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Builders amped up the volume in July for single-family homes and multifamily apartments, but the real strength is clearly still in the rental market.
Developers see surging demand on the rental side, as an improving economy allows more young workers to move out of their parents' basements and into apartments.
"People have been downplaying the multifamily side because that's more volatile, but that's been a big part of the construction recovery," Trulia's chief economist Jed Kolko said Tuesday on CNBC's "Squawk Box. " "When we look at markets that are seeing a construction boom right now, relative to what's normal for them, it's places like New York, Boston, San Francisco, California, places where most of the new construction is multifamily."
These markets are on track to build at least 50 percent more new homes in 2014 than their historical average, according to Kolko's study of building permits. That's why apartment real estate investment trusts in these regions, like Avalon Bay and Equity Residential, are hitting new highs on Tuesday.
Meanwhile, Detroit, Atlanta, Chicago and much of Florida are still building well below historical norms. They are struggling with an oversupply of vacant homes, some of them held off the market by either banks or investors—thousands still stuck in the foreclosure process.
"Bottom line, the starts figure was again mostly driven by multifamily in response to the lowest homeownership rate in almost 20 years," said Peter Boockvar, chief market analyst of the Lindsey Group. "The single-family improvement was great to see but 656,000 [annualized starts], is only slightly above the 12-month average of 628,000 and compares with the peak of 1.8 million in 2006, the 1991 recession trough of 604,000 and the 1981 recession bottom of 523,000. Good and better are very relative terms."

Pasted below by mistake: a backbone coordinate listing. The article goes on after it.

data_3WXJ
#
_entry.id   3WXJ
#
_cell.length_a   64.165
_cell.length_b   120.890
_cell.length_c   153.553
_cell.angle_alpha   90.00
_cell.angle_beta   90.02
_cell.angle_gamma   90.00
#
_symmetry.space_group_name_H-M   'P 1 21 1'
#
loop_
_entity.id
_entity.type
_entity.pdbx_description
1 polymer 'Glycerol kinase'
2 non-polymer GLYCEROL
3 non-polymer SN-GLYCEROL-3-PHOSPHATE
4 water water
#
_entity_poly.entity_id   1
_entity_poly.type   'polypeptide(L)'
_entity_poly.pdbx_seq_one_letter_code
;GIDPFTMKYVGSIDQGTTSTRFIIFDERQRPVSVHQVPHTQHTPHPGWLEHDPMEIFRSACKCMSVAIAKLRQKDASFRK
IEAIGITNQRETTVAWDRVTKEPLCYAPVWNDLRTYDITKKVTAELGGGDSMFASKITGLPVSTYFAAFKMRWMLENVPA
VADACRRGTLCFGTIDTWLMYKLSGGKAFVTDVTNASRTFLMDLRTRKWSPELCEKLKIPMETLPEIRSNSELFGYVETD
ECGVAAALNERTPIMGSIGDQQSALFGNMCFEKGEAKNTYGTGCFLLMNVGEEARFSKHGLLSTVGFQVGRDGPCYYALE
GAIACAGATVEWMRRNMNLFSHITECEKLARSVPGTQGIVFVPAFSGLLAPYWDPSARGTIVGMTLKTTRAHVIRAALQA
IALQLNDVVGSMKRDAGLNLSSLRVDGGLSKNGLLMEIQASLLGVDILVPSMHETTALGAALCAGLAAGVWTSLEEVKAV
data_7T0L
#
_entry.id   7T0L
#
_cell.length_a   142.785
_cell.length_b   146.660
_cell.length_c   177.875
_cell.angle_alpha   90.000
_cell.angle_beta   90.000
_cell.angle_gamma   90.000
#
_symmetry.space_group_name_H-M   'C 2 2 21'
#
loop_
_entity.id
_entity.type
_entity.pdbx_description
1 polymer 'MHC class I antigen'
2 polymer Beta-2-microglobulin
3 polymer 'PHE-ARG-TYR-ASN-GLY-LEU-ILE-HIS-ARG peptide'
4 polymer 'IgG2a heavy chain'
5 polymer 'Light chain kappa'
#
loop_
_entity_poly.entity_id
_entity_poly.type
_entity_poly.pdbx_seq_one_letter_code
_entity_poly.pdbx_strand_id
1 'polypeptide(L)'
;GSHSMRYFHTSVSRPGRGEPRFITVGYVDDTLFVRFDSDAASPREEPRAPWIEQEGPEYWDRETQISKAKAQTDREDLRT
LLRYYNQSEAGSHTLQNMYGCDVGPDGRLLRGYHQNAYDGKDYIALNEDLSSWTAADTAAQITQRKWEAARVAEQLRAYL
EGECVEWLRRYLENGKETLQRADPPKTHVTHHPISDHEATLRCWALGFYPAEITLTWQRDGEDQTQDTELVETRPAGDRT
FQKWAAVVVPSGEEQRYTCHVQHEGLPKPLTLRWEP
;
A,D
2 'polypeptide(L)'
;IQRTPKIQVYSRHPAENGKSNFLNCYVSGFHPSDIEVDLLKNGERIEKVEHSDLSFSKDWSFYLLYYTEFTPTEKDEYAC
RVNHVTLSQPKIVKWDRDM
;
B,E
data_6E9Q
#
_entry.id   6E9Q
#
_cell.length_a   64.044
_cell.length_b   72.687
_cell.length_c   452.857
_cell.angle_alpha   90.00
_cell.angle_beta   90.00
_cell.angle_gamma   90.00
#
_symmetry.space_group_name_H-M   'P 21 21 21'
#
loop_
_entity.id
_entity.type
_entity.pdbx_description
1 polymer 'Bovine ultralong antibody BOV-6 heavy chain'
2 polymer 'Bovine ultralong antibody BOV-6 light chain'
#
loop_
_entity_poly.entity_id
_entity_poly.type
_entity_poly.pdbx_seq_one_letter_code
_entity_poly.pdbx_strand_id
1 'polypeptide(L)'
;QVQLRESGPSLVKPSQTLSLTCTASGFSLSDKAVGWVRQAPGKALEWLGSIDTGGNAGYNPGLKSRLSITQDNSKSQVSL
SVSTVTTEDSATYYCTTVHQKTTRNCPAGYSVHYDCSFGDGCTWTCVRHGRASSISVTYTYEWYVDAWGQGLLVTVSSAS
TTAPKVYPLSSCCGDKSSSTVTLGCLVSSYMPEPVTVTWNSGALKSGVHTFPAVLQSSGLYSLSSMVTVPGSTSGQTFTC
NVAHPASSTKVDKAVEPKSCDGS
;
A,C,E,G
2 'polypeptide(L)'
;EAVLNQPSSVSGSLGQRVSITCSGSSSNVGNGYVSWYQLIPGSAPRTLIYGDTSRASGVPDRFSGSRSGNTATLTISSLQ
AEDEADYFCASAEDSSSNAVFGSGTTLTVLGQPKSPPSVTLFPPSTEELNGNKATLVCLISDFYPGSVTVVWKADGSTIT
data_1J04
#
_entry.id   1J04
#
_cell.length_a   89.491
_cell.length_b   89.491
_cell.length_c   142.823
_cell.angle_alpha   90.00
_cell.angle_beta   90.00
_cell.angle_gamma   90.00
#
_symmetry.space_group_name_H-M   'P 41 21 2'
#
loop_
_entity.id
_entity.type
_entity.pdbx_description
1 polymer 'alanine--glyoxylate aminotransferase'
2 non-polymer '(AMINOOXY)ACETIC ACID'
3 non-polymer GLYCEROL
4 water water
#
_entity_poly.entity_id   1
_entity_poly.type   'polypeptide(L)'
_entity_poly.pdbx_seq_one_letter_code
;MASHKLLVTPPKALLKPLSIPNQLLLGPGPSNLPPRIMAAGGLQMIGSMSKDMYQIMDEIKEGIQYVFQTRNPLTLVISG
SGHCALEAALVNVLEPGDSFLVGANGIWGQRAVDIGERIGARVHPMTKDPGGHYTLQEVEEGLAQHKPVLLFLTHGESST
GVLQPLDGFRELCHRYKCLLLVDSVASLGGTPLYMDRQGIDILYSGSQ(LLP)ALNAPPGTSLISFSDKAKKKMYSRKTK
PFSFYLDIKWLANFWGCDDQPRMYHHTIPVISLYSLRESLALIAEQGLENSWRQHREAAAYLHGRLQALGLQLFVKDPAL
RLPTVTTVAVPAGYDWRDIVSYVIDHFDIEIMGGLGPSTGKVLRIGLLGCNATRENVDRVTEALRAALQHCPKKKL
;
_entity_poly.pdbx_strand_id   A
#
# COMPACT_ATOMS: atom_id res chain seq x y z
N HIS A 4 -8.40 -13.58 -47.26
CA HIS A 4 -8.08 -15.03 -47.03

While builders are the most optimistic they've been since the beginning of this year, mortgage applications to purchase a home are still at six-month lows, despite falling rates. New home prices could also be a big roadblock in 2015, as cheaper, existing homes come on the market, but some builders, like DR Horton, have already said they will offer incentives to get more buyers to contract.
"They're going to open the communities and we believe that demand will be sufficient to meet the new supply, but in some instances there will be builders that are going to have to incentivize to move inventory," said real estate analyst Ivy Zelman, founder of Zelman Associates.
Along with starts and building permits, Zelman watches "pipes," that is when builders develop unfinished lots with sewers and sidewalks.
"Development activity is a leading indicator of starts, and development activity is definitely above normal now," she said. "We believe the starts will continue to result in new community growth and we will see market demand sufficient to meet that new supply."
Bob Youngentob, president of urban builders EYA, which builds mostly town homes and condominiums in higher-density locations in the D.C. metropolitan area, is seeing big demand from empty nesters and young millennials. While he builds different products at different prices to attract each, he admits, price could still be a headwind in the coming months.
"A lot of it is attributed to the fact that in 2013 there was such a robust energy in the marketplace that every builder raised their prices, as you would expect them to do relatively aggressively, and we probably priced some people out of the market," Youngentob said.
Prices for newly built homes were up over 5 percent in June from a year ago, and new homes already come at a premium to existing homes.
"Builders theoretically will find that there is a 'ceiling' on prices in areas where resale supplies start to increase, but my take is that the impact of that will vary greatly," said Brad Hunter, chief economist at Metrostudy. "If the new product is far superior to the resale supply, then it won't have much impact at all. I think that will be the case most of the time."
Builders are still facing some supply constraints, with a lack of skilled labor and finished lots. Single-family building permits are still below year-ago levels based on a three-month running average.
"This was a good month, but we are not out of the woods yet," said Patrick Newport, an economist with IHS Global Insights. "However, builders' optimism is picking up, as some of their pipeline pressures ease and more potential buyers enter the marketplace."
—By CNBC's Diana Olick